For the first time, a Chinese news channel has employed an artificial intelligence robot as a weather reporter on its live breakfast show, raising concerns among the country's journalists as it could threaten their jobs.
"I'm happy to start my new work on the winter solstice," robot XiaoIce said during her debut on Tuesday morning.
XiaoIce is actually a piece of software developed by Microsoft using smart cloud and big data.
In the first two days of her work, XiaoIce impressed many with her cute voice. She also comments on big news events on Shanghai Dragon TV.
According to Microsoft, breakthroughs in text-to-speech artificial intelligence have helped XiaoIce score high points for linguistic naturalness, and hers is closer to the human voice than other speech synthesizers.
Through unique emotional technology, she can make comments instantly based on weather data.
After her successful debut, people are worried that XiaoIce could cause traditional TV anchors and weather reporters to lose their jobs, state-run Xinhua news agency reported.
Song Jiongming, director of TV news for the Shanghai Media Group, pointed out that human anchors will not be completely replaced by XiaoIce in the near term, but the robot will supplement humans with her big data analysis capability.
In September this year, Chinese social and gaming giant Tencent published its first business report written by a robot this week, stroking fears among local journalists as it could make forays into the state controlled media in China and oust them from work.
The "flawless" 916-word article was released via the company's QQ.com portal, an instant messaging service that wields much sway in China.
"The piece is very readable. I can't even tell it wasn't written by a person," Li Wei, a Reporter based in the Chinese manufacturing boomtown of Shenzhen told Hong Kong media.
It was written in Chinese and completed in just one minute by Dream writer, a Tencent-designedrobot journalist that apparently has few problems covering basic financial news.
Robot reporters could easily replace a lot of Chinese reporters like this nationwide, a Chinese journalist based in Guangzhou said.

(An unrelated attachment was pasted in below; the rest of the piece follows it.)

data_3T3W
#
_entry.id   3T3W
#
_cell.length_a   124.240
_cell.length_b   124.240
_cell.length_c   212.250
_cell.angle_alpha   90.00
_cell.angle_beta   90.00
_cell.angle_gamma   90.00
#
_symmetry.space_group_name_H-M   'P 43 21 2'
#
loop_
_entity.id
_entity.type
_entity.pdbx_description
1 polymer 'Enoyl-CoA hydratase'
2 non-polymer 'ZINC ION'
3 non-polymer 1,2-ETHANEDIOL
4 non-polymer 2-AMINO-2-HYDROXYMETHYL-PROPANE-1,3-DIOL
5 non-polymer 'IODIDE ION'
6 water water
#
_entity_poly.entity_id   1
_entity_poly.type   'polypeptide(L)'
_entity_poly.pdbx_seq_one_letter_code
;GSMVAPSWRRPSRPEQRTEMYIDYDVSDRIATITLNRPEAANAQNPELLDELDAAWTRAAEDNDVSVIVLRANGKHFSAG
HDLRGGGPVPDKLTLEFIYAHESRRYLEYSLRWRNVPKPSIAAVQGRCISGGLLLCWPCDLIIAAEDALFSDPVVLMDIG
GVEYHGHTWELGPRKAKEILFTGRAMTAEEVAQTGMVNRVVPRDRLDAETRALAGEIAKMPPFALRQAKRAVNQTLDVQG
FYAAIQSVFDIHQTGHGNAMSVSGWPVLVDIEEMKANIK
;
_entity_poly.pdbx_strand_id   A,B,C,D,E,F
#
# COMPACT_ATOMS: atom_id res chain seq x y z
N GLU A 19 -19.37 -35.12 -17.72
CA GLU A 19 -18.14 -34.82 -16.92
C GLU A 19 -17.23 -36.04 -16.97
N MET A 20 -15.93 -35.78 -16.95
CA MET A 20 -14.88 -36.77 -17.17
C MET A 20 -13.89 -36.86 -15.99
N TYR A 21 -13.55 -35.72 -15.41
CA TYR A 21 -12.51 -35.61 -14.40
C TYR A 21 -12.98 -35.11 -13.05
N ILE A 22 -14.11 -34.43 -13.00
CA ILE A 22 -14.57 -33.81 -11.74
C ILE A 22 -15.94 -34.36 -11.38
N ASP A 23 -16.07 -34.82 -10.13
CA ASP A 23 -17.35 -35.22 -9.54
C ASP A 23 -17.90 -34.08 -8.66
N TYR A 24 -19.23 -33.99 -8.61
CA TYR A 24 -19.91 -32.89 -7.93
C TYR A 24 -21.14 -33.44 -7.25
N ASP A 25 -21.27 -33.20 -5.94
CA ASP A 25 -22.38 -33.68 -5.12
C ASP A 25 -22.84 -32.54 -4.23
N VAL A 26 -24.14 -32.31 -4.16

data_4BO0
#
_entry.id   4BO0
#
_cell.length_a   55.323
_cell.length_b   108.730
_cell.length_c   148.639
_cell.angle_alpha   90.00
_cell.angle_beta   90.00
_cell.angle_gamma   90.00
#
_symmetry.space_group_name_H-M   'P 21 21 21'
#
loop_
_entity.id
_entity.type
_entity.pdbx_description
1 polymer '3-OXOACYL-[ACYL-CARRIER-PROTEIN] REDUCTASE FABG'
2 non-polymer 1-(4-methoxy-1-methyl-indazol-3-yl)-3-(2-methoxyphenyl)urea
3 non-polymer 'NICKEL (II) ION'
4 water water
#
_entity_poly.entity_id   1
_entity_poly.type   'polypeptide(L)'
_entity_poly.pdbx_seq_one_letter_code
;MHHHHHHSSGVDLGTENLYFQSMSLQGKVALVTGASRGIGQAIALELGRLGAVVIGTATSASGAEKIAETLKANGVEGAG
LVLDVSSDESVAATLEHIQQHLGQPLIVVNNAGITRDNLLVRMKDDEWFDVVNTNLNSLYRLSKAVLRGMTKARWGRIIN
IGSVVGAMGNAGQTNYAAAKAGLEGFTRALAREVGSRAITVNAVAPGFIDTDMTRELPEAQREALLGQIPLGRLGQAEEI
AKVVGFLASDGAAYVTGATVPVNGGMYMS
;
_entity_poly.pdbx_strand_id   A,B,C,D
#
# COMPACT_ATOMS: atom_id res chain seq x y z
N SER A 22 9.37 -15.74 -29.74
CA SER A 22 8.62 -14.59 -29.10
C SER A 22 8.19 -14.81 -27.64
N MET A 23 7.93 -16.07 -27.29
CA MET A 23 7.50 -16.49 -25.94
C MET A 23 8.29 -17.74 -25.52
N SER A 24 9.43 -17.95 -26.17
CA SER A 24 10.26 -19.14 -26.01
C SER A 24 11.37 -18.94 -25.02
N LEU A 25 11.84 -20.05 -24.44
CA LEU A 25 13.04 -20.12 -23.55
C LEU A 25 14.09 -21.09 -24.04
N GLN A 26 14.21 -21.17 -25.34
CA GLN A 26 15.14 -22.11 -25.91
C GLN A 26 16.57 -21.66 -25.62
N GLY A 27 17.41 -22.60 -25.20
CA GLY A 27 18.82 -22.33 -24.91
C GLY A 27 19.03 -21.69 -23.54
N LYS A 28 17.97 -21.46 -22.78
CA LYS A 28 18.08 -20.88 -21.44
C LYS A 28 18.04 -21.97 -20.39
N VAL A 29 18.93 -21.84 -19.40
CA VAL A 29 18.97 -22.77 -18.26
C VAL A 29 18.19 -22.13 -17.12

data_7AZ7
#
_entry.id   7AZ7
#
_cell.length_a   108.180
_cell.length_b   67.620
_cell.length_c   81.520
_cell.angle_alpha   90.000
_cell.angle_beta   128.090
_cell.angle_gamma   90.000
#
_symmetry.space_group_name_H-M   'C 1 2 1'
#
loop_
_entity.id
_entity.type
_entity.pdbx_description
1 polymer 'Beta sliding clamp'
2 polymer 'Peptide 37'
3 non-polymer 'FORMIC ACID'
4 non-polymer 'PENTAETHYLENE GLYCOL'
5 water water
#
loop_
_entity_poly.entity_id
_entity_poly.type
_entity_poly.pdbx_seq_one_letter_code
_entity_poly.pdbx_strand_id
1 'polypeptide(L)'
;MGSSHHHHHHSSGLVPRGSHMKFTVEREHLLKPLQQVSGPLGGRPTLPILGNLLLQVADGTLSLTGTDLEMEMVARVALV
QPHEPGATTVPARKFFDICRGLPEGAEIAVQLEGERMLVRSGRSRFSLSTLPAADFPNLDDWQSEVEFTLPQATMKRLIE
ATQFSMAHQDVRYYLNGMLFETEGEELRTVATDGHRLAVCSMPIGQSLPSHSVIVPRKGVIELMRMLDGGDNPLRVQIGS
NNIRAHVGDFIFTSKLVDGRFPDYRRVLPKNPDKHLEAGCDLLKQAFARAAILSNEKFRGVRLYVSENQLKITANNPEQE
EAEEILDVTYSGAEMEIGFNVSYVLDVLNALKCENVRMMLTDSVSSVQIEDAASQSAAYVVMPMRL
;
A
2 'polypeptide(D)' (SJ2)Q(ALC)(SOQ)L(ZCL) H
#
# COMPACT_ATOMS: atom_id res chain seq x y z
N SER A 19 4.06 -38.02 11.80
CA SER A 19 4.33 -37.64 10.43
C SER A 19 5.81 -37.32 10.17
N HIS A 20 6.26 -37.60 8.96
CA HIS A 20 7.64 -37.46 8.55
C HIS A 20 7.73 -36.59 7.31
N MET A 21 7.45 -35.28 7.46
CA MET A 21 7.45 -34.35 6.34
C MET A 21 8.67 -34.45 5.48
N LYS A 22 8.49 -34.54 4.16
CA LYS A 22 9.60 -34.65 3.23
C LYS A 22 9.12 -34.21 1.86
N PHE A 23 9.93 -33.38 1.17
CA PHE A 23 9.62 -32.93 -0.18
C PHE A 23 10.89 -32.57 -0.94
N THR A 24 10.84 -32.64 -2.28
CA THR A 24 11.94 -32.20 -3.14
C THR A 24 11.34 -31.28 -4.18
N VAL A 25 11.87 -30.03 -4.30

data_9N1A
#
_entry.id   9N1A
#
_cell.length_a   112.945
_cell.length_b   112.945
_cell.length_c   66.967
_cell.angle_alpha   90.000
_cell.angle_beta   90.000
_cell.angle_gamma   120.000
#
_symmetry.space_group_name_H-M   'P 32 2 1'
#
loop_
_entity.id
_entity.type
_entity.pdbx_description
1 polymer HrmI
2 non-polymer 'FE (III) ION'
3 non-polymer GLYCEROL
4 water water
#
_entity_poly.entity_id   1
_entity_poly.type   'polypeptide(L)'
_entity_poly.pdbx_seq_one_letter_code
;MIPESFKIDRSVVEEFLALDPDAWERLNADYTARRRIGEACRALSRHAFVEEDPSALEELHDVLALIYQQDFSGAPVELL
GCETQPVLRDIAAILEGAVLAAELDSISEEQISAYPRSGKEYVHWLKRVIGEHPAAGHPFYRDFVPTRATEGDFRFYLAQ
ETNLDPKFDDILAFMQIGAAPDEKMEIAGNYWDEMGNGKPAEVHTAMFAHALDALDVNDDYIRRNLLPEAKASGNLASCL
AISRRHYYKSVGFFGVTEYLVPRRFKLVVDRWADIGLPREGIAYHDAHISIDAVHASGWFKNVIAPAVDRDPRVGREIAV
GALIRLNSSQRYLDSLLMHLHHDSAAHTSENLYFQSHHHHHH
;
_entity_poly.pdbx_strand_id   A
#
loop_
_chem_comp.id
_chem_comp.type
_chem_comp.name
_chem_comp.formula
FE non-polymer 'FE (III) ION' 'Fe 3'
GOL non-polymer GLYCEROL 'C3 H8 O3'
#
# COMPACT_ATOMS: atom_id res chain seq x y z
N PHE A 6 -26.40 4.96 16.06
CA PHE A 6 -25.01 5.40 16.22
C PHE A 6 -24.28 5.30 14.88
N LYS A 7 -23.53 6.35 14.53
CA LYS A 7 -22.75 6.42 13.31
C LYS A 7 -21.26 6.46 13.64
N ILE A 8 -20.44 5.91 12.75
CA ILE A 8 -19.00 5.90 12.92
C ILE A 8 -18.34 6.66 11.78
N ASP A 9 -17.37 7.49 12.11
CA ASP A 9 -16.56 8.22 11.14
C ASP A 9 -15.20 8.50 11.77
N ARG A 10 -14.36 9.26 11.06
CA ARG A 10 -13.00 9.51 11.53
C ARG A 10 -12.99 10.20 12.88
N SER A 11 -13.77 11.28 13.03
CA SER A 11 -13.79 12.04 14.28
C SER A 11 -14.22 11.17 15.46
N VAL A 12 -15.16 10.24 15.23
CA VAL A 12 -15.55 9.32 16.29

"I've heard about robot reporters for a long time, but thought they only operated in the United States and Europe," Li said adding that "I'm not ready to compete with them yet."
More worryingly for local Chinese reporters, the threat to their careers may dwarf the one faced by their peers in other countries like US where robots are employed to write as China has only state-controlled media.
"You know, many reporters working for government-run newspapers across the country usually copy and paste the statements and news press. They are not allowed to express doubt or really investigate reports against the authorities," a Chinese reporter based in Guangzhou was quoted by the Hong Kong-based South China Morning Post as saying in September.
"So robot reporters could easily replace a lot of Chinese reporters like this nationwide," the reporter said.
The software powering the robots that write these stories uses algorithms designed to collate data, find patterns and pull quotes from sources by sifting through reams of material, including that found online, Wu Dekai, a former associate professor at Hong Kong University of Science and Technology said.
The algorithms then learn to identify "turning points" -- the most dramatic moments in a sports game or a business transaction, and highlight them.
"We can build hundreds or even thousands of templates for different types of surprises - from sudden share movements to merger-and-acquisition deals," Wu said.
The robot workers take no holidays, miss no deadlines and produce clean, well-researched copy for as little as seven Dollars (Rs 462) an article in the United States. On top of that, the algorithms that power these machines are designed to catch errors and learn from their mistakes, the Post report said.